Mitch McConnell (AP/J. Scott Applewhite)

Mitch is on borrowed time: Early look at '16 Senate map shows great chance for Dems

The 2016 battleground map looks excellent for Democrats -- but they shouldn't take anything for granted


Jim Newell
November 6, 2014 11:00PM (UTC)

The silver lining of all silver linings for Democrats heading into Tuesday's blood bath was that the 2016 Senate battleground map would "flip." Since there were only like ~2 total silver linings, that's not saying a whole lot. But it's true that Republicans will be defending 24 Senate seats to the Democrats' 10 in the next cycle -- a presidential cycle, when Democrats actually bother voting.

The next map is so favorable that some have argued the next two years of Republican control would merely be a "rental." That argument was more compelling Monday night than it was Wednesday morning. For starters, you never want to take things for granted. Just as a general rule in life. But baked into it was the assumption that the Republican majority might be a 51-, 52-seat affair. As we learned Tuesday night, though, the polls were skewed in Democrats' favor, and Republicans ended with what's likely to be a 54-seat majority. Democrats will need either four or five seats, depending on the victor of the next presidential election, to recapture control of the Senate.

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That's a taller order. But an early gander at the map still shows that it's within reach.

Only two of the 10 Democratic-controlled Senate seats up for grabs in 2016 appear to present serious problems: Harry Reid's in Nevada and Michael Bennet's in Colorado.

There is no question that Reid's seat will be the GOP's No. 1 target. Even if Reid is a master strategist who controls the strings of Nevada politics, he's going to face the fight of his life. He only barely survived against hilarious crazy person Sharron Angle in 2010, after all. The 2016 electorate will be more favorable than 2010's, but his opponent may not be. If Republican Gov. Brian Sandoval, who just won reelection with 70 percent (!) of the vote on Tuesday, decides to run against Reid, Reid will have ... problems. Michael Bennet's prospects don't look as dire as Reid's. But Cory Gardner's thumping of Mark Udall on Tuesday night proved that Democrats still can't take Colorado to the bank.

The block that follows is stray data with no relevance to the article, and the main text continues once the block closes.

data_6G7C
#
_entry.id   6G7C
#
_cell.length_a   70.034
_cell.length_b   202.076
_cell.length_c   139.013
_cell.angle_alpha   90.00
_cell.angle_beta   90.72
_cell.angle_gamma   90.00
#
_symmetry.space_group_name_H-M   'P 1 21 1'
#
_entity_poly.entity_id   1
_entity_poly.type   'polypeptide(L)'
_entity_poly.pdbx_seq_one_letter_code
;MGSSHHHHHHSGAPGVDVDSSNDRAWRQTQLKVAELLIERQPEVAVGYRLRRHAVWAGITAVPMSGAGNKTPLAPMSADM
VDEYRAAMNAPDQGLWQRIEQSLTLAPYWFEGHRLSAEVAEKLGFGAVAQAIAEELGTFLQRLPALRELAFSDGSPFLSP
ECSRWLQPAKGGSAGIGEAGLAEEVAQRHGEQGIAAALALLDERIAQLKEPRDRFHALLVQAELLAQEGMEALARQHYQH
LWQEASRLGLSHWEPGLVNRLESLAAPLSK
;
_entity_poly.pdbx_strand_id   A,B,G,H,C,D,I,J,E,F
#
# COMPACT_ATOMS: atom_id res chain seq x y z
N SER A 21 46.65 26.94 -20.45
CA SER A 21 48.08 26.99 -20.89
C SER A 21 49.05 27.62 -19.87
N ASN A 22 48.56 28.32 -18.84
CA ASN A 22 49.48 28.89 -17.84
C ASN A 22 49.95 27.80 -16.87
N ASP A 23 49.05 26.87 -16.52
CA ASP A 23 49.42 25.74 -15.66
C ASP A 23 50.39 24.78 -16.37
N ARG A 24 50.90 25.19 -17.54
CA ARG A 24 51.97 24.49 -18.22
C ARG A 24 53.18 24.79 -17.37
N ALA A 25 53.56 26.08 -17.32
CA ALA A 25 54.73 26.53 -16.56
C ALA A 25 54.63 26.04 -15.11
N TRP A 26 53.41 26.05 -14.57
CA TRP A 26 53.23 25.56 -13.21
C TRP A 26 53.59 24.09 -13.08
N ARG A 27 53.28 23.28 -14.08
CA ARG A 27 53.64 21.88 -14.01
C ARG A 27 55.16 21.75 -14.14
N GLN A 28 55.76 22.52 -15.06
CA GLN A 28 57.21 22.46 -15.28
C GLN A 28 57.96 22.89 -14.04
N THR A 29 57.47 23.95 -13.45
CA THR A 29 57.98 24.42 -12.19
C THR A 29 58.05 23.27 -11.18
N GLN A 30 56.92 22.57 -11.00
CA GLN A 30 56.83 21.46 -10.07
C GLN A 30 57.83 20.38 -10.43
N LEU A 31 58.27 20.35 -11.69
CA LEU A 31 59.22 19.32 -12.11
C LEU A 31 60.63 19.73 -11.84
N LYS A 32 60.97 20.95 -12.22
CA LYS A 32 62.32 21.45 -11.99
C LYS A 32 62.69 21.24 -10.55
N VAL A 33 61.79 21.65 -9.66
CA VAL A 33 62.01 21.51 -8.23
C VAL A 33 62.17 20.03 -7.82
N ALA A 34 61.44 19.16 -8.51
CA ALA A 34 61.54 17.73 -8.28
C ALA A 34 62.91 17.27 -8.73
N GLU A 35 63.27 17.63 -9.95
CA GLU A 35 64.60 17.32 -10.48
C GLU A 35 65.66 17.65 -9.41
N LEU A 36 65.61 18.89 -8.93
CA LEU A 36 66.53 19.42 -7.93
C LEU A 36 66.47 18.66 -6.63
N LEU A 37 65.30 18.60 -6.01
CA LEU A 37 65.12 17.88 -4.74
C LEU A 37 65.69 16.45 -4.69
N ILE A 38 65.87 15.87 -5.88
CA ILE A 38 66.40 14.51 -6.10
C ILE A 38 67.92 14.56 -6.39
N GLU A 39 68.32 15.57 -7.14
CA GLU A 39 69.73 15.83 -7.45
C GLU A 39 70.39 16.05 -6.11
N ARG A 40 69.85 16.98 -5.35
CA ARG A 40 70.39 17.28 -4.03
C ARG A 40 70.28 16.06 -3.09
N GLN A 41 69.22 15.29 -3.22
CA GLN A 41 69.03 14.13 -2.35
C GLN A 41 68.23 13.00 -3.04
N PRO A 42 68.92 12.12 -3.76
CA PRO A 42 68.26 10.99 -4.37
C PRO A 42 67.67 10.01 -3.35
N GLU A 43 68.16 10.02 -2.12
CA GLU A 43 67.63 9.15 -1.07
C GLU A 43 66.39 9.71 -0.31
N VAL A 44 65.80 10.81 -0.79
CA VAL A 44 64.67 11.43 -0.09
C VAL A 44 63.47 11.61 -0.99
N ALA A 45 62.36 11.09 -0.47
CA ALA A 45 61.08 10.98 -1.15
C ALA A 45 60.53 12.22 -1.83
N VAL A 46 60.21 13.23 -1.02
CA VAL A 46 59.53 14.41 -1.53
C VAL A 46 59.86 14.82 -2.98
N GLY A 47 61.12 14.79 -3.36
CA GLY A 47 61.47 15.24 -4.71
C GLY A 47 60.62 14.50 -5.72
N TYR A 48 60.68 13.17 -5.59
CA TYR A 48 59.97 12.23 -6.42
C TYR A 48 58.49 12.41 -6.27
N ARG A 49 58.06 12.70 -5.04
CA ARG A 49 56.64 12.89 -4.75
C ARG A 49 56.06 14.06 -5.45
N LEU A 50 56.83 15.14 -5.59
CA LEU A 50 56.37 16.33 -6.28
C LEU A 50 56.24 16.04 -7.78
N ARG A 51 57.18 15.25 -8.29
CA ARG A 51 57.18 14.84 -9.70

The other states Democrats will be defending in 2016 are California, Connecticut, Maryland, New York, Vermont, Washington, Oregon and Hawaii. Ha ha ha.

Which brings us to the list of Republican defenses.

The most obvious treats on the menu, in (roughly) ascending order of difficulty: Ron Johnson in Wisconsin, Mark Kirk in Illinois, Pat Toomey in Pennsylvania, Kelly Ayotte in New Hampshire, and Rob Portman in Ohio.

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In Florida, Marco Rubio says he will not seek reelection if he runs for president. He could change his mind about that if his presidential campaign flames out quickly, because his presidential campaign could flame out quickly. But an open Senate seat in Florida would be another obvious target.